Hydrogen is the potential green fuel of the future but there are some serious safety concerns about its use in automobiles.
In view of the growing concern over environmental pollution caused by automobile exhausts and continuously depleting petroleum based energy resources, the need to identify and develop alternate environment friendly automotive fuels is on the rise. Researchers across the globe are working on alternatives such as electric cars, hybrids and use of ethanol, natural gas, propane and off course hydrogen.
Hydrogen is being explored aggressively as potential green fuel for the future generations of the car. It is clean, energetic and virtually inexhaustible. However, there are serious safety concerns associated with its burning in cars. In order to reap the benefits of hydrogen in automobiles applications and to create a better image for consumers, technological advances need to be made.
Hydrogen is a fuel and is volatile like most liquid fuels. If an ignition source is available to a proper air fuel mixture, it possesses a tendency to burn along with release of energy. There are two aspects that have raised safety concerns about hydrogen usage in the past. One is the Hindenburg disaster and the other is Hydrogen bomb.
Hindenburg was a hydrogen powered German passenger airship that was destroyed during landing in 1937.However; research indicates that main cause for this incident was not hydrogen combustion. Rather an electric spark due to static charge had caused the explosion. Hydrogen bomb explosion, on the other hand, requires both high temperature and pressure conditions which are unlikely to occur in vehicular applications of hydrogen.
Hydrogen possesses low ignition energycompared to gasoline. The flammable explosive range of hydrogen (4 to 74%) is also wider compared to gasoline (1.4 t0 7.6%). Thus the likelihood of spontaneous combustion of hydrogen under wide range of air fuel mixture conditions is high.
Another safety hazard associated with hydrogen is its low viscosity and thus a greater leakage tendency. Hydrogen is colorless, odorless and its leakage cannot be easily detected. This poses a serious threat as fire preventive and recovery measures cannot be implemented promptly.
The boiling point of hydrogen is -253 degree Celsius. Thus, in some of the applications, hydrogen is stored as a cryogenic liquid. Due to such low storage temperature, contact with liquid or expanding gas may cause irritation and frostbite.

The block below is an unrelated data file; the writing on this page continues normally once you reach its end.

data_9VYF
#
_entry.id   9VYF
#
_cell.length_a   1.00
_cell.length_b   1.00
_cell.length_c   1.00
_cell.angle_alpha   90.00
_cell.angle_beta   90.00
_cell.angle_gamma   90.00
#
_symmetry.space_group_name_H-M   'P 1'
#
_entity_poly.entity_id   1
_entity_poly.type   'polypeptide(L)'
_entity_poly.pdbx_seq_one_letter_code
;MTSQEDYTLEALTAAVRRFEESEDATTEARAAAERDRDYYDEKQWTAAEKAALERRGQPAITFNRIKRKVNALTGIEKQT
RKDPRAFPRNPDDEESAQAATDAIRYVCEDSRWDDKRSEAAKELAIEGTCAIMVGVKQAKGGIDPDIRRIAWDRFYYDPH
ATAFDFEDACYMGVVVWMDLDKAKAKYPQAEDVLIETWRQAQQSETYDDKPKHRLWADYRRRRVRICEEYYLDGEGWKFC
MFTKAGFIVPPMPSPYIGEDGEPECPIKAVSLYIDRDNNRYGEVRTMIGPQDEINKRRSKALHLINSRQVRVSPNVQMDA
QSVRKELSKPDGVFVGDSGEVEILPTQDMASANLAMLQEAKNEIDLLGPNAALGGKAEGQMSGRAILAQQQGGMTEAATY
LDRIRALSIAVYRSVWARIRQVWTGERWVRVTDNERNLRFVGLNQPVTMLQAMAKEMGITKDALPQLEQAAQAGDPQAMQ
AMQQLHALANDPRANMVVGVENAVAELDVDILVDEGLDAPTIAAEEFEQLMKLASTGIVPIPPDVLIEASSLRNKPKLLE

Hydrogen is nontoxic unlike gasoline and diesel fuels and therefore it is not harmful for humans and other living organisms. If spilled it either reacts with oxygen to form water or evaporates to the upper atmosphere within no time. In contrast to this, spills of petroleum based fuels causes a significant damage to environment and natural habitats of animals and plants. Additionally, this takes tremendous cleanup efforts.
If 1.4 % of gasoline is present in the air, it is sufficient to cause a spontaneous combustion. On the other hand, the minimum concentration of hydrogen for combustion to take place is 4 %. Thus gasoline becomes volatile at concentration four times lower than hydrogen. Moreover, hydrogen has a lesser tendency for local congregation and escapes to upper atmosphere almost instantaneously.
Hydrogen is less flammable compared to gasoline. The self ignition temperature of hydrogen (932 degree F) is much higher than that of gasoline (536 degree F) making it less likely to auto ignite. Hydrogen possesses less radiant energy compared to gasoline which means that energy concentration near the flame is less compared to hydrogen.
Hydrogen is expected to be a promising vehicular fuel going forward. Nonetheless, there is some safety threat associated with it. In order to make its use a real success, the potential safety hazards need to be removed through technological development. Also, a positive image of hydrogen fuel needs to be portrayed to enhance its consumer acceptability.